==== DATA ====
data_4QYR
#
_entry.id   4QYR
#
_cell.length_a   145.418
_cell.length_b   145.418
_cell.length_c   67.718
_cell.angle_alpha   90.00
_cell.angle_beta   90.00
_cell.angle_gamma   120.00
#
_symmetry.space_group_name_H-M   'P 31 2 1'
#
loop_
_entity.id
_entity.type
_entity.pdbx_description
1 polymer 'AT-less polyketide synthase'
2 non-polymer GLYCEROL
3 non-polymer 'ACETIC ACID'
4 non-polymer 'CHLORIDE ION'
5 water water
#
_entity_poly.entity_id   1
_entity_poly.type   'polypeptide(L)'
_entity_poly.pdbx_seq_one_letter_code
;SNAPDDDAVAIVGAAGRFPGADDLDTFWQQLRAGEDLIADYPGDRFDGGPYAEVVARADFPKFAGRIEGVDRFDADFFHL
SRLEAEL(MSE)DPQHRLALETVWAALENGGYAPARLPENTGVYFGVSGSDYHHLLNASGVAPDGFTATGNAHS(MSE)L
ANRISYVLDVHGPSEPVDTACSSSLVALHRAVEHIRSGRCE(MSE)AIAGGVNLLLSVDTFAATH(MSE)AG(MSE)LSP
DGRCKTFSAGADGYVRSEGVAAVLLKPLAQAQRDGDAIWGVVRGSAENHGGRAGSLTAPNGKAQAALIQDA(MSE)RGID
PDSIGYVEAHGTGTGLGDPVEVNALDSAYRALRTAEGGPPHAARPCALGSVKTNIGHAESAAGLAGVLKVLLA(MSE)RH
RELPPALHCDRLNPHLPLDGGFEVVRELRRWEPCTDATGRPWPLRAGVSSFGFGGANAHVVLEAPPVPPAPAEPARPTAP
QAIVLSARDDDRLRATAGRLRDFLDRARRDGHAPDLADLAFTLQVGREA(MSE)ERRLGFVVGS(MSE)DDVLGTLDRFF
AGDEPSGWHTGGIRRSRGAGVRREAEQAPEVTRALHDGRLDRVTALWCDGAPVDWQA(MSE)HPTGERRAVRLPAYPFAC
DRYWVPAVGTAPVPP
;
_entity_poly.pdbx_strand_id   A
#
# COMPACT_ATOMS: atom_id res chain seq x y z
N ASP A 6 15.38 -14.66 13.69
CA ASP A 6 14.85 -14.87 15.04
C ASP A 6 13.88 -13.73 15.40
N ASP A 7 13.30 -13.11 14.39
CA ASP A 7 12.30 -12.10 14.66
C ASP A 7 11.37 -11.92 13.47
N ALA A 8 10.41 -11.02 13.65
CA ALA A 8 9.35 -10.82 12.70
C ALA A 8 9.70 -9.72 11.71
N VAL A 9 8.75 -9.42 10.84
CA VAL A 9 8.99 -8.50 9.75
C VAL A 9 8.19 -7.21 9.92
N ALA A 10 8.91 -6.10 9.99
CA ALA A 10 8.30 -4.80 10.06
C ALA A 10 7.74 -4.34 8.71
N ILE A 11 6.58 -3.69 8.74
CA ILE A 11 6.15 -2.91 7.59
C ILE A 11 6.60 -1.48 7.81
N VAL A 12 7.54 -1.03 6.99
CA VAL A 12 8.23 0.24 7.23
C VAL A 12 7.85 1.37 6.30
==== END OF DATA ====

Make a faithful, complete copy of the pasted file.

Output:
data_4QYR
#
_entry.id   4QYR
#
_cell.length_a   145.418
_cell.length_b   145.418
_cell.length_c   67.718
_cell.angle_alpha   90.00
_cell.angle_beta   90.00
_cell.angle_gamma   120.00
#
_symmetry.space_group_name_H-M   'P 31 2 1'
#
loop_
_entity.id
_entity.type
_entity.pdbx_description
1 polymer 'AT-less polyketide synthase'
2 non-polymer GLYCEROL
3 non-polymer 'ACETIC ACID'
4 non-polymer 'CHLORIDE ION'
5 water water
#
_entity_poly.entity_id   1
_entity_poly.type   'polypeptide(L)'
_entity_poly.pdbx_seq_one_letter_code
;SNAPDDDAVAIVGAAGRFPGADDLDTFWQQLRAGEDLIADYPGDRFDGGPYAEVVARADFPKFAGRIEGVDRFDADFFHL
SRLEAEL(MSE)DPQHRLALETVWAALENGGYAPARLPENTGVYFGVSGSDYHHLLNASGVAPDGFTATGNAHS(MSE)L
ANRISYVLDVHGPSEPVDTACSSSLVALHRAVEHIRSGRCE(MSE)AIAGGVNLLLSVDTFAATH(MSE)AG(MSE)LSP
DGRCKTFSAGADGYVRSEGVAAVLLKPLAQAQRDGDAIWGVVRGSAENHGGRAGSLTAPNGKAQAALIQDA(MSE)RGID
PDSIGYVEAHGTGTGLGDPVEVNALDSAYRALRTAEGGPPHAARPCALGSVKTNIGHAESAAGLAGVLKVLLA(MSE)RH
RELPPALHCDRLNPHLPLDGGFEVVRELRRWEPCTDATGRPWPLRAGVSSFGFGGANAHVVLEAPPVPPAPAEPARPTAP
QAIVLSARDDDRLRATAGRLRDFLDRARRDGHAPDLADLAFTLQVGREA(MSE)ERRLGFVVGS(MSE)DDVLGTLDRFF
AGDEPSGWHTGGIRRSRGAGVRREAEQAPEVTRALHDGRLDRVTALWCDGAPVDWQA(MSE)HPTGERRAVRLPAYPFAC
DRYWVPAVGTAPVPP
;
_entity_poly.pdbx_strand_id   A
#
# COMPACT_ATOMS: atom_id res chain seq x y z
N ASP A 6 15.38 -14.66 13.69
CA ASP A 6 14.85 -14.87 15.04
C ASP A 6 13.88 -13.73 15.40
N ASP A 7 13.30 -13.11 14.39
CA ASP A 7 12.30 -12.10 14.66
C ASP A 7 11.37 -11.92 13.47
N ALA A 8 10.41 -11.02 13.65
CA ALA A 8 9.35 -10.82 12.70
C ALA A 8 9.70 -9.72 11.71
N VAL A 9 8.75 -9.42 10.84
CA VAL A 9 8.99 -8.50 9.75
C VAL A 9 8.19 -7.21 9.92
N ALA A 10 8.91 -6.10 9.99
CA ALA A 10 8.30 -4.80 10.06
C ALA A 10 7.74 -4.34 8.71
N ILE A 11 6.58 -3.69 8.74
CA ILE A 11 6.15 -2.91 7.59
C ILE A 11 6.60 -1.48 7.81
N VAL A 12 7.54 -1.03 6.99
CA VAL A 12 8.23 0.24 7.23
C VAL A 12 7.85 1.37 6.30